Flexible Work Changes For Small Businesses Welcome, But Clarity Is Needed Around Health, Safety

Published September 01, 2020 -
small business employer smiling about the flexible work changes coming in JobKeeper

Proposed new workplace conditions for employees working from home would make it easier for employers to keep people in jobs, but more clarity is needed in regard to workplace health and safety, according to Employsure, Australia’s largest workplace relations advisor.

The call is in response to the Fair Work Commission’s Draft Award Flexibility Schedule, which could see employers and their staff in some Awards agree to flexible working hours during the COVID-19 pandemic, and a more relaxed approach to typical Award constraints such as overtime and penalty rates.

The model Flexibility Schedule would allow staff in some industries and occupations to work these hours — including compressing their work week into fewer days — without the employer having to pay overtime or penalty rates.

“Any changes to modern awards that benefit small business owners are welcome, but they must be changed in a way that offers adequate protection,” said Employsure Managing Director Ed Mallett.

“A change to modern awards of this nature would need to clarify the work health and safety obligations of employers who have staff working from home. An employer has a duty of care that extends to anywhere that an employee can perform work. They need to ensure they’re doing right by their staff and are compliant with industrial relations and health and safety laws.

“Of course, while these changes are geared towards convenience and helping employers manage the current pandemic, there needs to be some caution about potential pitfalls that these changes themselves may create.

“We can’t assume that employees spending more time working from home will always be a good thing. There are many factors that need to be considered if we’re going to seriously consider a framework where employees will be spending less time at the workplace. The impacts on mental health, workplace safety and career progression need to be carefully considered and addressed.

“There have been reports of employees facing mental health challenges when working from home and spending more time in isolation. Others have been exposed to domestic violence. If the FWC is going to add further flexibility, work health and safety regulators need to make clear exactly how liable an employer will be in these situations, and if their responsibilities have changed.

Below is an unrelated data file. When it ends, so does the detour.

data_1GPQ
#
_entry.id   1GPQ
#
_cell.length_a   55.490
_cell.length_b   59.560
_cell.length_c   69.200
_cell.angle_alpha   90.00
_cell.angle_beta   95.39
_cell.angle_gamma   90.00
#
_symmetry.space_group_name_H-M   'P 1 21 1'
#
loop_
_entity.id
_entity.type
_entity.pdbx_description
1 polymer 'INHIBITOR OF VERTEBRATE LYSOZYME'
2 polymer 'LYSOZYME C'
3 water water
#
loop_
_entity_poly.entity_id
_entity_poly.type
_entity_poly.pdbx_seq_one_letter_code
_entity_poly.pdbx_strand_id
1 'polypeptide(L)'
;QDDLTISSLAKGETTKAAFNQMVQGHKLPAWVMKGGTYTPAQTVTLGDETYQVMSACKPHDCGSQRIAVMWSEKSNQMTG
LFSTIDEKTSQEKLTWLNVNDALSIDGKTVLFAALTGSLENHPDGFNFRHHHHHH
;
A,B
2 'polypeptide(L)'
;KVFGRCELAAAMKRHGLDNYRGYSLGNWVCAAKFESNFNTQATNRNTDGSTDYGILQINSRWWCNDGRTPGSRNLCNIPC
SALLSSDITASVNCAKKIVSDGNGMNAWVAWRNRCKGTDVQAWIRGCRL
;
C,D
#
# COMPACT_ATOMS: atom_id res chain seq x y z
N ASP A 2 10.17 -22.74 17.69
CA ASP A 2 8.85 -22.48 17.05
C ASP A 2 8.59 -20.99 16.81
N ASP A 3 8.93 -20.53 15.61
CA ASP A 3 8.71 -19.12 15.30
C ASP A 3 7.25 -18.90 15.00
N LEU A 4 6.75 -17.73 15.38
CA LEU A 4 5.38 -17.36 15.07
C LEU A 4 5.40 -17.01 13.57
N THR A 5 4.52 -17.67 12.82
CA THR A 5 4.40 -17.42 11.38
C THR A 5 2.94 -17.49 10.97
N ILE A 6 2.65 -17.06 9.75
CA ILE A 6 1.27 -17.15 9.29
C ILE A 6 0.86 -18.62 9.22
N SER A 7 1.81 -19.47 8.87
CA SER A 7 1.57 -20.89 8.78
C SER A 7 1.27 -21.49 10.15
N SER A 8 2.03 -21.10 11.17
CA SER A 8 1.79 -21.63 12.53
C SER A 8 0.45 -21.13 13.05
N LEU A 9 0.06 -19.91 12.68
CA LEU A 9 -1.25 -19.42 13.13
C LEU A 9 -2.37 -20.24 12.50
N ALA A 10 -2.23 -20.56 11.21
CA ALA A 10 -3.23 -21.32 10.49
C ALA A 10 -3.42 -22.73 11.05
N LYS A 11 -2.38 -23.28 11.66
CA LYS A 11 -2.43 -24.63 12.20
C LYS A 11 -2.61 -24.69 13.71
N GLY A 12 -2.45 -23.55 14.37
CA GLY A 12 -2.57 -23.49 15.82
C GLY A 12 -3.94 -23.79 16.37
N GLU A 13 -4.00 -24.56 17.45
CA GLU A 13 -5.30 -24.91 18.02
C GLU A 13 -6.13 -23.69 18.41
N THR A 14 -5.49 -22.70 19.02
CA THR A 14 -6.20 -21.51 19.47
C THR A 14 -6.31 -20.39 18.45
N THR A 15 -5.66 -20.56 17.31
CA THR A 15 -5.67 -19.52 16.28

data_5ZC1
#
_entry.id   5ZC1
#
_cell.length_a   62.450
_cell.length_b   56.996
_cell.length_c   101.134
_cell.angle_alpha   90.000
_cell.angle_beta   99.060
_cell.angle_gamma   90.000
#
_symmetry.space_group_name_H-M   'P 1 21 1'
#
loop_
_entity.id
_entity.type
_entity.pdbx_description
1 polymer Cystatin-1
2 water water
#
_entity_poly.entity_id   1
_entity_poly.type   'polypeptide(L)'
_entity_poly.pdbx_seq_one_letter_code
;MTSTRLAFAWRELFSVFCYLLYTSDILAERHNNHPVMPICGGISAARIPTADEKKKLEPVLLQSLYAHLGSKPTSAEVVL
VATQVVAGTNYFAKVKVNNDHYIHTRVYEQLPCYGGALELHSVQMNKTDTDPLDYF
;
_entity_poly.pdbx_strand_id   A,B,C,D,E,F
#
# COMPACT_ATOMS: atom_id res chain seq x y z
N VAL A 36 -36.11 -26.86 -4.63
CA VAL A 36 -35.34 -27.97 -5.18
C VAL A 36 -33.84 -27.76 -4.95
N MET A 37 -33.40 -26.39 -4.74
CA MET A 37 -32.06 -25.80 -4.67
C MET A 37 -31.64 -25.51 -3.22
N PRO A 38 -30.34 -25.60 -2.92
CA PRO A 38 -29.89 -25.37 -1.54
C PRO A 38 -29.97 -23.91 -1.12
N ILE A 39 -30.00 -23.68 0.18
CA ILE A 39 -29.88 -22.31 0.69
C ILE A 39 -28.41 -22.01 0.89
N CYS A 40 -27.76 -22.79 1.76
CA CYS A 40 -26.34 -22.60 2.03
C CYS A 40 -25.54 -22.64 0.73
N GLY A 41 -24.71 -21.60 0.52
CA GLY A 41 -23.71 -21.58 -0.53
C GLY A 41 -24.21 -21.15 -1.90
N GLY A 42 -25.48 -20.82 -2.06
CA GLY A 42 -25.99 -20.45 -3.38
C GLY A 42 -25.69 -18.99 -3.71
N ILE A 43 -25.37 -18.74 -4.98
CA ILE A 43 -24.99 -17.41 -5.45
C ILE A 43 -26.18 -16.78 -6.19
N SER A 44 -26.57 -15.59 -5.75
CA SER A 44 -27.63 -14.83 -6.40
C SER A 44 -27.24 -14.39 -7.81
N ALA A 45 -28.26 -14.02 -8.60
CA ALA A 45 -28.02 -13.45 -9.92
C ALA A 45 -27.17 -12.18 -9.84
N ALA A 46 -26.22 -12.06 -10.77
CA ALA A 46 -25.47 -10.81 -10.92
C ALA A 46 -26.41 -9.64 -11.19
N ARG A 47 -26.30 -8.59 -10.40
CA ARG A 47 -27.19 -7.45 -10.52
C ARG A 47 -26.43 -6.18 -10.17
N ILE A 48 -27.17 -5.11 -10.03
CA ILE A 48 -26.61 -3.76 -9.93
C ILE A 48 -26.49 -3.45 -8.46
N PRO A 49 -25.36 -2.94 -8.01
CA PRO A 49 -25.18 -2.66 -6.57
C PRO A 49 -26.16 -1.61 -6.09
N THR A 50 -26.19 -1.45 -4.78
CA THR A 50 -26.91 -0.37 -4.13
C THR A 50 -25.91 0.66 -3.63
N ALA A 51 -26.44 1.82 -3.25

“By allowing employers and their staff to work to together towards a flexible arrangement during this pandemic, it will allow businesses to recover quicker, and keep more people employed. However, the last thing we want is to expose employers to new, long term risks.”

On top of the proposed flexible work changes, small business owners receiving the JobKeeper wage subsidy have had the power to give employees JobKeeper enabling directions, under temporary amendments to the Fair Work Act.

Mr Mallett believes an extension to these industrial relation changes will help aid in the country’s economic recovery.

“The changes to the Fair Work Act through the JobKeeper program have given employers the flexibility they need to continue to operate through this pandemic,” Mr Mallett said.

“Many employers are reliant on workplace provisions and would be forced to terminate employees without this flexibility. As we move forward, businesses will need more flexibility to survive in a post-pandemic economy.

“The Prime Minister’s subsequent JobMaker announcement and the associated workplace relations reform was an important acknowledgement that Australia’s current system is broken. It’s our hope that the conversations currently underway deliver a sensible, practical approach to workplace relations and delivers the reform required to drive change.

“The COVID-19 crisis has highlighted the previous complications that were present in Australia’s workplace relations system. The JobKeeper changes have benefited employers and workers across the country by both saving and creating jobs.”

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